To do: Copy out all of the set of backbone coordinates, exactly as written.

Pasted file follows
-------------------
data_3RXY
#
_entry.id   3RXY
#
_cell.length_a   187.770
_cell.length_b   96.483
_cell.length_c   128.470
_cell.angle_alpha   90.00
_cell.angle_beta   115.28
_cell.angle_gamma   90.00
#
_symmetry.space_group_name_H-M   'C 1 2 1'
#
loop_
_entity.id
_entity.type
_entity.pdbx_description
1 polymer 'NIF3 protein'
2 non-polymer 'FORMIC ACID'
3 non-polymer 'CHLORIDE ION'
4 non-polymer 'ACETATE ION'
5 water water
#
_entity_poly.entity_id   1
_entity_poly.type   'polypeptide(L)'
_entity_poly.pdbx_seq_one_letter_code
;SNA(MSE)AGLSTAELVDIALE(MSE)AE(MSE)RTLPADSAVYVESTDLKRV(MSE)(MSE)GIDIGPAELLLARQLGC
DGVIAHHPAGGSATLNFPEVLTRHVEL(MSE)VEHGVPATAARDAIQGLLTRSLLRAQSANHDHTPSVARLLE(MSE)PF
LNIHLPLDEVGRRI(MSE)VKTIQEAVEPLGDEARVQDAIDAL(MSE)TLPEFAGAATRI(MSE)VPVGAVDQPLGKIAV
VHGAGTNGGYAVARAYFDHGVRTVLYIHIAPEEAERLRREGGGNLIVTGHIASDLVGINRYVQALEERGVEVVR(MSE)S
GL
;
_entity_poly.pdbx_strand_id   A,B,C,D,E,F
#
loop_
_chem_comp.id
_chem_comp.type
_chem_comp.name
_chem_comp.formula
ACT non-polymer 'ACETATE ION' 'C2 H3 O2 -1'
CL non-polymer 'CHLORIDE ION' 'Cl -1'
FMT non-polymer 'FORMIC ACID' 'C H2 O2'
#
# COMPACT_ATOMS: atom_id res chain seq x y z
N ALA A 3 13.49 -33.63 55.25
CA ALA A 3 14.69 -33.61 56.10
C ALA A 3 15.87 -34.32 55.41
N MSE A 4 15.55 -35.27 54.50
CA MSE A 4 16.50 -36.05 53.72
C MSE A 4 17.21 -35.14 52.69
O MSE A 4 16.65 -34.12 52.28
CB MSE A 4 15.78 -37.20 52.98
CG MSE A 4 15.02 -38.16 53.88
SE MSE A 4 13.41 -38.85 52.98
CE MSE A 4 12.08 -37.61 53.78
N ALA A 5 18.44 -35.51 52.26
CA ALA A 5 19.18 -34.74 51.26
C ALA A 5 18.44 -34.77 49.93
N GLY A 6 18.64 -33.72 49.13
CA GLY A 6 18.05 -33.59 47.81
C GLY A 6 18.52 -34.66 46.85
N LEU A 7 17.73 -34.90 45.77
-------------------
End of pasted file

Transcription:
data_3RXY
#
_entry.id   3RXY
#
_cell.length_a   187.770
_cell.length_b   96.483
_cell.length_c   128.470
_cell.angle_alpha   90.00
_cell.angle_beta   115.28
_cell.angle_gamma   90.00
#
_symmetry.space_group_name_H-M   'C 1 2 1'
#
loop_
_entity.id
_entity.type
_entity.pdbx_description
1 polymer 'NIF3 protein'
2 non-polymer 'FORMIC ACID'
3 non-polymer 'CHLORIDE ION'
4 non-polymer 'ACETATE ION'
5 water water
#
_entity_poly.entity_id   1
_entity_poly.type   'polypeptide(L)'
_entity_poly.pdbx_seq_one_letter_code
;SNA(MSE)AGLSTAELVDIALE(MSE)AE(MSE)RTLPADSAVYVESTDLKRV(MSE)(MSE)GIDIGPAELLLARQLGC
DGVIAHHPAGGSATLNFPEVLTRHVEL(MSE)VEHGVPATAARDAIQGLLTRSLLRAQSANHDHTPSVARLLE(MSE)PF
LNIHLPLDEVGRRI(MSE)VKTIQEAVEPLGDEARVQDAIDAL(MSE)TLPEFAGAATRI(MSE)VPVGAVDQPLGKIAV
VHGAGTNGGYAVARAYFDHGVRTVLYIHIAPEEAERLRREGGGNLIVTGHIASDLVGINRYVQALEERGVEVVR(MSE)S
GL
;
_entity_poly.pdbx_strand_id   A,B,C,D,E,F
#
loop_
_chem_comp.id
_chem_comp.type
_chem_comp.name
_chem_comp.formula
ACT non-polymer 'ACETATE ION' 'C2 H3 O2 -1'
CL non-polymer 'CHLORIDE ION' 'Cl -1'
FMT non-polymer 'FORMIC ACID' 'C H2 O2'
#
# COMPACT_ATOMS: atom_id res chain seq x y z
N ALA A 3 13.49 -33.63 55.25
CA ALA A 3 14.69 -33.61 56.10
C ALA A 3 15.87 -34.32 55.41
N MSE A 4 15.55 -35.27 54.50
CA MSE A 4 16.50 -36.05 53.72
C MSE A 4 17.21 -35.14 52.69
O MSE A 4 16.65 -34.12 52.28
CB MSE A 4 15.78 -37.20 52.98
CG MSE A 4 15.02 -38.16 53.88
SE MSE A 4 13.41 -38.85 52.98
CE MSE A 4 12.08 -37.61 53.78
N ALA A 5 18.44 -35.51 52.26
CA ALA A 5 19.18 -34.74 51.26
C ALA A 5 18.44 -34.77 49.93
N GLY A 6 18.64 -33.72 49.13
CA GLY A 6 18.05 -33.59 47.81
C GLY A 6 18.52 -34.66 46.85
N LEU A 7 17.73 -34.90 45.77